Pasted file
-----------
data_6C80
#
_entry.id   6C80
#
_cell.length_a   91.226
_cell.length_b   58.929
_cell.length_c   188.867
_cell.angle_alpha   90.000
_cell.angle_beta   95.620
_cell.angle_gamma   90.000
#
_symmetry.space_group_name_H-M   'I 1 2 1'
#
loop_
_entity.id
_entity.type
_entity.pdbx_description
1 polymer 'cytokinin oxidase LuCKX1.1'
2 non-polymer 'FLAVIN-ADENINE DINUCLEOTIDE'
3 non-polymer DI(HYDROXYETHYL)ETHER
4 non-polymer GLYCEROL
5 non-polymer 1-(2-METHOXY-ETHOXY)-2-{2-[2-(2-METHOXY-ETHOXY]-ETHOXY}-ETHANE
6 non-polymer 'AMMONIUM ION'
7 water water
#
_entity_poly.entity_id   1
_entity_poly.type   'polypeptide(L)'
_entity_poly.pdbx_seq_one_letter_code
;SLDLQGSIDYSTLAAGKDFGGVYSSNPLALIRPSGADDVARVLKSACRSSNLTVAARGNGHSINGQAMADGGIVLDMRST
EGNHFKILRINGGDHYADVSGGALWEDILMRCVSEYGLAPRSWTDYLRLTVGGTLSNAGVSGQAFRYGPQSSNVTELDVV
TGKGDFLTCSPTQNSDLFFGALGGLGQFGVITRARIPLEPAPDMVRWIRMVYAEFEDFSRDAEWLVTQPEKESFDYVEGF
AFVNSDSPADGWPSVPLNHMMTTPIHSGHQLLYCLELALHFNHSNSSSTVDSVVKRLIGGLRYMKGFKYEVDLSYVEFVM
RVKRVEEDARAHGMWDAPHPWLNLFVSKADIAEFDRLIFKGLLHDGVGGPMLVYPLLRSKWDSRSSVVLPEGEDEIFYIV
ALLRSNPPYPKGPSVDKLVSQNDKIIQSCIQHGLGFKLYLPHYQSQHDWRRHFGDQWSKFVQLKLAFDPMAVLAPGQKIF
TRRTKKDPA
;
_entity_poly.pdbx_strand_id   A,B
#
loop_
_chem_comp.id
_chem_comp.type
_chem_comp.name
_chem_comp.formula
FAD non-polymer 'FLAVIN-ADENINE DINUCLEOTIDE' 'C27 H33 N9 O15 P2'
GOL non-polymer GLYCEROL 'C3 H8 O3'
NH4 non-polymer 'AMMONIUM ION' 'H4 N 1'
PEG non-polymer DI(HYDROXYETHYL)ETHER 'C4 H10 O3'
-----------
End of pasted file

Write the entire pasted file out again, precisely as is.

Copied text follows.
data_6C80
#
_entry.id   6C80
#
_cell.length_a   91.226
_cell.length_b   58.929
_cell.length_c   188.867
_cell.angle_alpha   90.000
_cell.angle_beta   95.620
_cell.angle_gamma   90.000
#
_symmetry.space_group_name_H-M   'I 1 2 1'
#
loop_
_entity.id
_entity.type
_entity.pdbx_description
1 polymer 'cytokinin oxidase LuCKX1.1'
2 non-polymer 'FLAVIN-ADENINE DINUCLEOTIDE'
3 non-polymer DI(HYDROXYETHYL)ETHER
4 non-polymer GLYCEROL
5 non-polymer 1-(2-METHOXY-ETHOXY)-2-{2-[2-(2-METHOXY-ETHOXY]-ETHOXY}-ETHANE
6 non-polymer 'AMMONIUM ION'
7 water water
#
_entity_poly.entity_id   1
_entity_poly.type   'polypeptide(L)'
_entity_poly.pdbx_seq_one_letter_code
;SLDLQGSIDYSTLAAGKDFGGVYSSNPLALIRPSGADDVARVLKSACRSSNLTVAARGNGHSINGQAMADGGIVLDMRST
EGNHFKILRINGGDHYADVSGGALWEDILMRCVSEYGLAPRSWTDYLRLTVGGTLSNAGVSGQAFRYGPQSSNVTELDVV
TGKGDFLTCSPTQNSDLFFGALGGLGQFGVITRARIPLEPAPDMVRWIRMVYAEFEDFSRDAEWLVTQPEKESFDYVEGF
AFVNSDSPADGWPSVPLNHMMTTPIHSGHQLLYCLELALHFNHSNSSSTVDSVVKRLIGGLRYMKGFKYEVDLSYVEFVM
RVKRVEEDARAHGMWDAPHPWLNLFVSKADIAEFDRLIFKGLLHDGVGGPMLVYPLLRSKWDSRSSVVLPEGEDEIFYIV
ALLRSNPPYPKGPSVDKLVSQNDKIIQSCIQHGLGFKLYLPHYQSQHDWRRHFGDQWSKFVQLKLAFDPMAVLAPGQKIF
TRRTKKDPA
;
_entity_poly.pdbx_strand_id   A,B
#
loop_
_chem_comp.id
_chem_comp.type
_chem_comp.name
_chem_comp.formula
FAD non-polymer 'FLAVIN-ADENINE DINUCLEOTIDE' 'C27 H33 N9 O15 P2'
GOL non-polymer GLYCEROL 'C3 H8 O3'
NH4 non-polymer 'AMMONIUM ION' 'H4 N 1'
PEG non-polymer DI(HYDROXYETHYL)ETHER 'C4 H10 O3'